Even though I do not agree with the conclusions of covenant theology and believe that some of these beliefs can be very harmful for our understanding of biblical truth, I am nonetheless truly thankful for my covenantal brothers who affirm the authority of Scripture and the clarity of the gospel. Yet, I also wish they would reconsider the biblical teaching in these aspects of their theology, especially as it relates to God’s purpose for national Israel and the literal fulfillment of God’s promises.
Dispensationalism? Agree or disagree?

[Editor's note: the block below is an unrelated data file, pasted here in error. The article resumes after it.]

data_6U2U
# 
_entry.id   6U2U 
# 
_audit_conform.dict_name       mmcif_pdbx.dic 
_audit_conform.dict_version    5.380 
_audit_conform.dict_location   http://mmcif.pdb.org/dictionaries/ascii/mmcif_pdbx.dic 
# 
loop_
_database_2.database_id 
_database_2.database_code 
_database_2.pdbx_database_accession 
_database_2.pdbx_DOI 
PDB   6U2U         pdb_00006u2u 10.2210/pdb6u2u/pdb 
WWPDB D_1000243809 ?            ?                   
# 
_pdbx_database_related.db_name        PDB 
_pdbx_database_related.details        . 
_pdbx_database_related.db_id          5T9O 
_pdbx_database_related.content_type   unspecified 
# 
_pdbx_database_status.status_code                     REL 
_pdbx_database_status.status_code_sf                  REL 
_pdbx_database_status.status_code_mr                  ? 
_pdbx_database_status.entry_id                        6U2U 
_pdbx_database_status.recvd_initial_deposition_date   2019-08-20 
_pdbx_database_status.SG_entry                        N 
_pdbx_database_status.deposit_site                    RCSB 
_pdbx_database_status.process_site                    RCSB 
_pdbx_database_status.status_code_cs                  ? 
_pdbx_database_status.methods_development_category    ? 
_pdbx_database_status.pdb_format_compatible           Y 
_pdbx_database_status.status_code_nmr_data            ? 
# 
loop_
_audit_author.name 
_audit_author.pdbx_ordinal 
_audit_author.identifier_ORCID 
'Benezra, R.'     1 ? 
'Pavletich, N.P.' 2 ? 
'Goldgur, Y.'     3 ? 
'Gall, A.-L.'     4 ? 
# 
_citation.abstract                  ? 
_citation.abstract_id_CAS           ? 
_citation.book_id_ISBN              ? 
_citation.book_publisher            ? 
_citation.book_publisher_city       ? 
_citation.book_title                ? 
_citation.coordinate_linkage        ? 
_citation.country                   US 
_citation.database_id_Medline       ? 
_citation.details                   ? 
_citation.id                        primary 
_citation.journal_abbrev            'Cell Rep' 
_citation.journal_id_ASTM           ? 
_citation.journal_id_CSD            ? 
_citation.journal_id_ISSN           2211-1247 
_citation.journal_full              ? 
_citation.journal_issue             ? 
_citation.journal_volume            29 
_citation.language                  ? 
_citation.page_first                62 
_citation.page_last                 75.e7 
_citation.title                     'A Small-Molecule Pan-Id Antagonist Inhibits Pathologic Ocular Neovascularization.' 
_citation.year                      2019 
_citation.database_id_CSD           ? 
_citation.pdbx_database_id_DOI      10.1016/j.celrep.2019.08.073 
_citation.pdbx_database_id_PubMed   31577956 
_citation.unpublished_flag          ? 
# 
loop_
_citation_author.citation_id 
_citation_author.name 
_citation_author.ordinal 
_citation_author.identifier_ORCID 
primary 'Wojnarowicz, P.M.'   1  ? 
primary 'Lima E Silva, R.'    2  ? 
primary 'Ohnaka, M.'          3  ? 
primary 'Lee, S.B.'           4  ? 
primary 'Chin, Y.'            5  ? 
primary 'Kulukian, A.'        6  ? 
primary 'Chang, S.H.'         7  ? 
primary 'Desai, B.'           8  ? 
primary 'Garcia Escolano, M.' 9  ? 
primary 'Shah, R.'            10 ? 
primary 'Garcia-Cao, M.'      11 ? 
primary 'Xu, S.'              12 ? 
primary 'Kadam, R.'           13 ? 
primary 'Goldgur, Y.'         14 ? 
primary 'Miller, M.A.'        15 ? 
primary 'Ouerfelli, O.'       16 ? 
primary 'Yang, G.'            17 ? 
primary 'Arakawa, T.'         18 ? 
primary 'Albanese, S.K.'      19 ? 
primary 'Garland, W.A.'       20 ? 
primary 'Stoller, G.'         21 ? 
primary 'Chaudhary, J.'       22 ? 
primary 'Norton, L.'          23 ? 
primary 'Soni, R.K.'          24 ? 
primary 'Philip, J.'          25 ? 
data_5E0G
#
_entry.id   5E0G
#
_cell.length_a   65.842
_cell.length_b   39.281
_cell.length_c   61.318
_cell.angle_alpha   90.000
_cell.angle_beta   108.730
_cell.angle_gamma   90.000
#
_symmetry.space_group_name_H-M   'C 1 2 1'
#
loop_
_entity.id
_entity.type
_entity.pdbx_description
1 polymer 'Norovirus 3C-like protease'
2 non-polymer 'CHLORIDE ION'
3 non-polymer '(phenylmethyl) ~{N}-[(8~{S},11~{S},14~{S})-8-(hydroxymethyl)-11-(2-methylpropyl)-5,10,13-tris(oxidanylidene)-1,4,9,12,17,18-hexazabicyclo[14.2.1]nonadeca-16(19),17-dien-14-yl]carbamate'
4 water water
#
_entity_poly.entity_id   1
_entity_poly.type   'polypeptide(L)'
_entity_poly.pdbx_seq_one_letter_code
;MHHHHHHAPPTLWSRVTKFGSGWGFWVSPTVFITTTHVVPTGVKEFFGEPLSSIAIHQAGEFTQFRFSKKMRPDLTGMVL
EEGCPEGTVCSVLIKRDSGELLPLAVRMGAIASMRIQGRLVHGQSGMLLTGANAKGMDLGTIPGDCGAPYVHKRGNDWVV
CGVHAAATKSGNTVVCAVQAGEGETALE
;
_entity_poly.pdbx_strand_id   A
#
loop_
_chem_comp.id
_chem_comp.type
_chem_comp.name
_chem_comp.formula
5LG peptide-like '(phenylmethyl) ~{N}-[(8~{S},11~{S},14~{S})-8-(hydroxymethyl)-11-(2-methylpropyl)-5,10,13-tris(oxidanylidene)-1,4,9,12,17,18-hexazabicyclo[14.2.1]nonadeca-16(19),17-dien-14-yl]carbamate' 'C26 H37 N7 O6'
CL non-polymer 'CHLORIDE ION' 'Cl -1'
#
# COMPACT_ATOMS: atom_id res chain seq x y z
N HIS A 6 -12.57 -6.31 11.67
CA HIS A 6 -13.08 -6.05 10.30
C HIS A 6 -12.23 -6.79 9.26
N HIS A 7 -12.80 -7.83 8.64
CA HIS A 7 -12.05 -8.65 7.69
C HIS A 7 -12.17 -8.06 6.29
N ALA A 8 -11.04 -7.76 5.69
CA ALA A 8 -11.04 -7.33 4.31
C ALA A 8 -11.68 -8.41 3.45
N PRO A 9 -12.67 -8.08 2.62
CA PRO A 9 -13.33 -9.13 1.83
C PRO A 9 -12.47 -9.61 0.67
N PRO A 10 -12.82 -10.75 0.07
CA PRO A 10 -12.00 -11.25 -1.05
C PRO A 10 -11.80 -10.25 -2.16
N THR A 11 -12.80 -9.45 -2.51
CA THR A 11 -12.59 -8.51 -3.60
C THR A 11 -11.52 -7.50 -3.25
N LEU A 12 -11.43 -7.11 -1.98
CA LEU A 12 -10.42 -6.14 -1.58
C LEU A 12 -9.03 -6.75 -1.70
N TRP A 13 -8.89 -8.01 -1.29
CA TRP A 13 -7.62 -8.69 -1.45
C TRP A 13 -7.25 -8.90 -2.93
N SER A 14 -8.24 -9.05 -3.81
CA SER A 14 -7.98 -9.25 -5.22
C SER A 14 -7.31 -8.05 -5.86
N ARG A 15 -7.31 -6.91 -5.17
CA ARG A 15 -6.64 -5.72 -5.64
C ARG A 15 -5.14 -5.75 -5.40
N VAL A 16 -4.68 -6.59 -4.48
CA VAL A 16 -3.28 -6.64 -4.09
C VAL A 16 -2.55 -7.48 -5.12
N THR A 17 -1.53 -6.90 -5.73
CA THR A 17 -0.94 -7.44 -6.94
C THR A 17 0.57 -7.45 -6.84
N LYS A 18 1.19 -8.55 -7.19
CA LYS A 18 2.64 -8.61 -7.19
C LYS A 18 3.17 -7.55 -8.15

My short answer would be, yes, if rightly defined I do hold to a dispensational view of approaching Scripture. That being said, I would still be slightly hesitant in describing myself as a ‘dispensationalist’, especially if I had no opportunity to then explain in more detail what I mean by that title. I have seen it first-hand that there are many strange ideas that people attribute to people who would identify themselves as dispensationalists, therefore I think that the term is not the most helpful in seeking to accurately communicate my theological position to others, since many will likely understand the term to stand for something different than what I would understand it as. Many people, especially in the Reformed ‘camp’, wrongly think that dispensationalism is somehow inherently Arminian in soteriology, or that it must lead to a non-lordship view regarding salvation and discipleship. However, even though some dispensationalists have held to these views, the views themselves are in no way essential or even part of dispensationalism, since it concerns itself primarily with eschatology and ecclesiology, not soteriology.